As National Indigenous History Month gets underway, the Nuclear Waste Management Organization (NWMO) is gearing up to mark the occasion.
Throughout the month of June, the NWMO will join fellow Canadians in recognizing and honouring the historic contributions of Indigenous peoples in Canada, as well as in celebrating the culture of First Nations, Inuit and Métis communities. This year’s activities build on the NWMO’s year-round commitment to working with Indigenous communities to implement Canada’s plan for used nuclear fuel and walk together on a path towards Reconciliation.
“The NWMO has, since our founding, been committed to honouring the contributions of Indigenous peoples and working with them to advance Canada’s plan. Our activities throughout National Indigenous History Month are just one of the ways we strive, throughout the year, to honour our commitments to interweave Indigenous Knowledge and act on Reconciliation,” said Laurie Swami, President and CEO of the NWMO.
In July 2018, with guidance from our Council of Elders and Youth, the NWMO issued a Reconciliation Statement. One way the organization is acting on that commitment is by launching Reconciliation training for employees this month.
The NWMO partnered with Reconciliation Canada, an Indigenous-led charitable organization, to offer the first in a series of day-long workshops. The training helps connect NWMO employees with the organization’s journey towards Reconciliation and what it means to their work. The goal is to help NWMO staff understand the shared history of Indigenous peoples in Canada, explore the meaning of Reconciliation and discuss roles in a shared future.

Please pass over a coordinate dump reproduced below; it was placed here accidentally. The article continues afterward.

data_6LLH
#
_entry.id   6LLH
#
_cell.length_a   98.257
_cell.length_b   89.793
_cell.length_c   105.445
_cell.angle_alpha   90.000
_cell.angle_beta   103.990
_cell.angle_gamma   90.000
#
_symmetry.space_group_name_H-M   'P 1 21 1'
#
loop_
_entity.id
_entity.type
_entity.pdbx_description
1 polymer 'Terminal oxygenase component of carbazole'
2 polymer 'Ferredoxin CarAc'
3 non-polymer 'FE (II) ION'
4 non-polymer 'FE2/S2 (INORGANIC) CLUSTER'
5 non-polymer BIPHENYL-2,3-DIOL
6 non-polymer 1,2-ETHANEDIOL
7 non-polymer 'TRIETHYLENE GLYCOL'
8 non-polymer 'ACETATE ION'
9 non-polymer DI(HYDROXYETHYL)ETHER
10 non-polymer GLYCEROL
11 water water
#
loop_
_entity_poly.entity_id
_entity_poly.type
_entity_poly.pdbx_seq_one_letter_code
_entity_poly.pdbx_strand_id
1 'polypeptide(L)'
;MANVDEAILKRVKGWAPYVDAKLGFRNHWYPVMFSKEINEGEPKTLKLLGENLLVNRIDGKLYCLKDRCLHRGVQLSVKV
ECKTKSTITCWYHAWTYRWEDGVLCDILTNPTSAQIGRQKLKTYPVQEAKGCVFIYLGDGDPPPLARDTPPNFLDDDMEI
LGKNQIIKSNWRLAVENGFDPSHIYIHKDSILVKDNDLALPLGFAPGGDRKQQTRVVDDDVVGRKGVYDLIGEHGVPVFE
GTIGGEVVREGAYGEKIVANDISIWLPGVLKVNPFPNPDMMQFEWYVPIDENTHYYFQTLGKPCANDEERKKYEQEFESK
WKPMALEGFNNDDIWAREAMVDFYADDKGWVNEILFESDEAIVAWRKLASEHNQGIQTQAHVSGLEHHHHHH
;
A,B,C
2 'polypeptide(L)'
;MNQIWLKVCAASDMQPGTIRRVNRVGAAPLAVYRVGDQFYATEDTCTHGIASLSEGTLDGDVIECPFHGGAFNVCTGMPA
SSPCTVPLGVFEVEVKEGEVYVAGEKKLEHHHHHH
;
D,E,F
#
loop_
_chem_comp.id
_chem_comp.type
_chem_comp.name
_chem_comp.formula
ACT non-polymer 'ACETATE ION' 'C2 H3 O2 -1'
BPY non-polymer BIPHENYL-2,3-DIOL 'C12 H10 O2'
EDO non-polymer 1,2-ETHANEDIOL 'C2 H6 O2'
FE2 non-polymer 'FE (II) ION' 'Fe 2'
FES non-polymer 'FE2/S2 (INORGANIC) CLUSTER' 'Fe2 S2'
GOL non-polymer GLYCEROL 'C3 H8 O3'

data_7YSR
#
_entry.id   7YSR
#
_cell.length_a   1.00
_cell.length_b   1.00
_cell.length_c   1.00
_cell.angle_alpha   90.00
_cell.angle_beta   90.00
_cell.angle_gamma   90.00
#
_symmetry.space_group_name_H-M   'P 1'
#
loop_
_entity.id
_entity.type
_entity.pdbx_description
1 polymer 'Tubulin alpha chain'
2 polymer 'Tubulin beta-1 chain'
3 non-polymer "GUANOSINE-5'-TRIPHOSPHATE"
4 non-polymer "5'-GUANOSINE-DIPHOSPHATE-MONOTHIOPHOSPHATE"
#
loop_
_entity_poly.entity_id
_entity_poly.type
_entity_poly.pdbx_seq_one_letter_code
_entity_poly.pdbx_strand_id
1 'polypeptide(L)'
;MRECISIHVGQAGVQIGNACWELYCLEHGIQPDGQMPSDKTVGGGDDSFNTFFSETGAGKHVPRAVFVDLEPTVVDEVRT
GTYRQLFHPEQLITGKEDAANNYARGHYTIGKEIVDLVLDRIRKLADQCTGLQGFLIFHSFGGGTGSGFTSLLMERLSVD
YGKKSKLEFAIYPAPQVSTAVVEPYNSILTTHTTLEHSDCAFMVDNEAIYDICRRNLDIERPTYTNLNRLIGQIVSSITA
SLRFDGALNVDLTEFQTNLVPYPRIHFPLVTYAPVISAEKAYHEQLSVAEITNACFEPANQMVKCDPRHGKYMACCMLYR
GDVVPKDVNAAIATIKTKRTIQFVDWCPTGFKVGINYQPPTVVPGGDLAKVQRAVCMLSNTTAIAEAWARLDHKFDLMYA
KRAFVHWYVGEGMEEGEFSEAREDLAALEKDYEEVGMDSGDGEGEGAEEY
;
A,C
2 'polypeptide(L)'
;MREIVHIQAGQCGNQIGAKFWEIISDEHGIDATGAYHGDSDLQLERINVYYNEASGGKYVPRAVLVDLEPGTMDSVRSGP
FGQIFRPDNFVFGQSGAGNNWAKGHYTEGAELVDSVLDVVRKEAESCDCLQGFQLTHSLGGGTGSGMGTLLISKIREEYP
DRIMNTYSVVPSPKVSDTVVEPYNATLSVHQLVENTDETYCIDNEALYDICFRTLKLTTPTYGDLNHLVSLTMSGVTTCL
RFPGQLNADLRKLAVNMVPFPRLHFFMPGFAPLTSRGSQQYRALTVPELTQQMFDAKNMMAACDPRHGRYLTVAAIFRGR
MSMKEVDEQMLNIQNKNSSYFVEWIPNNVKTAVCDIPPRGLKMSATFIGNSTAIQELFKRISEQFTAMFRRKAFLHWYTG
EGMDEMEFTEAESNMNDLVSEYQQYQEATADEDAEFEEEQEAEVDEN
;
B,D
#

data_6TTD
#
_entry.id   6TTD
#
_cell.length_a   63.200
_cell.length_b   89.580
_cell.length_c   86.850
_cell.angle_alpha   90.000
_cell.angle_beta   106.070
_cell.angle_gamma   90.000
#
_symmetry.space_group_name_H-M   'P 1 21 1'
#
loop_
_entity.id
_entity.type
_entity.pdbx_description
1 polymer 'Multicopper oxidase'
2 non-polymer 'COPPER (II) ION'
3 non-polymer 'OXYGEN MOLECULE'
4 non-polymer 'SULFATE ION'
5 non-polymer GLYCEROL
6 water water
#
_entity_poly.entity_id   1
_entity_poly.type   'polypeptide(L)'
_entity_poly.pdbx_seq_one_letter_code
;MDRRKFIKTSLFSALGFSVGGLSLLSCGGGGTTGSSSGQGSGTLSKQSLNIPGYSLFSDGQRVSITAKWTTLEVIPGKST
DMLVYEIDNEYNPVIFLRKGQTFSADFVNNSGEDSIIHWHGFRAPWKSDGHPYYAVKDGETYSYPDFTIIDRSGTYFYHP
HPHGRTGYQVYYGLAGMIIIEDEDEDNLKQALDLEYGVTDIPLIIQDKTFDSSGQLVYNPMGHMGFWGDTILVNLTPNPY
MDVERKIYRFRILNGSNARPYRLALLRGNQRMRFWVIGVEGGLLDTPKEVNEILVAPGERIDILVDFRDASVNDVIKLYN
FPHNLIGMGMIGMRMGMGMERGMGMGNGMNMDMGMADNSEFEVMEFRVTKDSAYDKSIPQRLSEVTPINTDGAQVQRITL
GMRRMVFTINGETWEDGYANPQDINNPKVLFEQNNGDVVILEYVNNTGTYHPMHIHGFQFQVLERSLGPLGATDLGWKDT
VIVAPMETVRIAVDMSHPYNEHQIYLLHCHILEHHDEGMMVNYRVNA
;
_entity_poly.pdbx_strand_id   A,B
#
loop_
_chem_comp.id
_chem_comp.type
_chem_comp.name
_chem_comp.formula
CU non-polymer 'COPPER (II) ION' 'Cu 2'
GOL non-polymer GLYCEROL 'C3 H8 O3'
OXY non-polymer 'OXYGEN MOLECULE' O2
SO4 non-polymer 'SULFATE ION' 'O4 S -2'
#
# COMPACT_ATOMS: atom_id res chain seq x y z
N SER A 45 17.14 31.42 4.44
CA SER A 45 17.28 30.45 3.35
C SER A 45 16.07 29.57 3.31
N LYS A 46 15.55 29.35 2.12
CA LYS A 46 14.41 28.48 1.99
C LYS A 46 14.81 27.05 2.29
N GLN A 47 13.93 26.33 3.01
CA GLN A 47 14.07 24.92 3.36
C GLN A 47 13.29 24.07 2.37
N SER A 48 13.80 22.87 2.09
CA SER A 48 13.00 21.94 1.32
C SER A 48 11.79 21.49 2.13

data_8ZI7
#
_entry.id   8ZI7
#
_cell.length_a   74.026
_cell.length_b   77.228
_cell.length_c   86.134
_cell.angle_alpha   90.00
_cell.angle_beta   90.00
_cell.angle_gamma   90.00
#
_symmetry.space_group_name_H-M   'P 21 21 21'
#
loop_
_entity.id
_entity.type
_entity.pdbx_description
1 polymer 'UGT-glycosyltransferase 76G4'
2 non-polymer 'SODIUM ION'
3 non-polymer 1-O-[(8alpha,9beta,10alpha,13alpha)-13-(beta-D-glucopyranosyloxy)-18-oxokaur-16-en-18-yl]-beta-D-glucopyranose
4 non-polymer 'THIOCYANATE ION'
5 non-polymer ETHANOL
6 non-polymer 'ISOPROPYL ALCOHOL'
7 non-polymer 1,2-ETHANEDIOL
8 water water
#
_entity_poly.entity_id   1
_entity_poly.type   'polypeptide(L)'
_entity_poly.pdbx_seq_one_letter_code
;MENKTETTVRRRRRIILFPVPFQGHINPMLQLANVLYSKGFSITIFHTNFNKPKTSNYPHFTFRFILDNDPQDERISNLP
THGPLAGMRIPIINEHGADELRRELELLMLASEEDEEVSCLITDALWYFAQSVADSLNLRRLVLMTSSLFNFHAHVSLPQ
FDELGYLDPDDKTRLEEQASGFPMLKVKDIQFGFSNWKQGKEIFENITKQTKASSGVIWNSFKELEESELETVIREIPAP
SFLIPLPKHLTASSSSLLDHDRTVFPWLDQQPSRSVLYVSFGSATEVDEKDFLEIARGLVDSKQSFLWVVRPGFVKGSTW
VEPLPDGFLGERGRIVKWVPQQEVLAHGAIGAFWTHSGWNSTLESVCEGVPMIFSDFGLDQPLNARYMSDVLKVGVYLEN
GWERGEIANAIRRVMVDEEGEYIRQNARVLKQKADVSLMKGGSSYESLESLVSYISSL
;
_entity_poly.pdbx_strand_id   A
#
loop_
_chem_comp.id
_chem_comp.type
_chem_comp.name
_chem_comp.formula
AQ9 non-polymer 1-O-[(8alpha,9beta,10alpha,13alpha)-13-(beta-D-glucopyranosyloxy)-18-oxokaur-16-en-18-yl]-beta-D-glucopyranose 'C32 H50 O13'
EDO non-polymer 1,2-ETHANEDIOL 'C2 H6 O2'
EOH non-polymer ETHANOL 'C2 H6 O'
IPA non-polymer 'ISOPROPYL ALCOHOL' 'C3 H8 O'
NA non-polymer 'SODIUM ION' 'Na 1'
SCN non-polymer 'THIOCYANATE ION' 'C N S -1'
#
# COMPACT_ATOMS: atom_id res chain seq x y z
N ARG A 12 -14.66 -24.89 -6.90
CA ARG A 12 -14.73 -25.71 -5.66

“The NWMO has committed to inviting Indigenous and non-Indigenous communities to participate in Reconciliation as we need to be on this path together. Reconciliation training represents an important initial step in acting on the words behind the NWMO’s commitment to Reconciliation,” said Jessica Perritt, Senior Advisor for Indigenous Knowledge.
“It is important that as the NWMO embarks on this journey of Reconciliation, staff understand what that means for the NWMO’s work and more importantly their individual roles,” she said. “It is just one of the many ways the NWMO is striving to honour and respect the principles of National Indigenous History Month, not just in June, but every day.”
Throughout the month of June, NWMO staff will be encouraged to learn more about Indigenous history and culture. This will include a presentation about Nibi/Indigenous Water Symbolism from Elder Fred Kelly and another presentation from Elder Roland St. Germain about Métis history and tradition. Employees will also join Canadians from across the Greater Toronto Area and beyond at the National Indigenous Peoples Day gathering in Nathan Phillips Square on June 21.
The NWMO’s commitment to Reconciliation and incorporating Indigenous Knowledge across the organization is not only focused on employees. This month, NWMO representatives will speak about the importance of Reconciliation at the annual Geoscience Seminar in Toronto. The organization will also facilitate cultural awareness training for researchers working on NWMO-related technical programs at the University of Western Ontario.
Other activities planned throughout the month of June and later this year include launching a Reconciliation video series, investing in sponsorships related to Reconciliation, offering cultural awareness training for municipalities involved in the siting process, and working towards establishing a formal Reconciliation policy.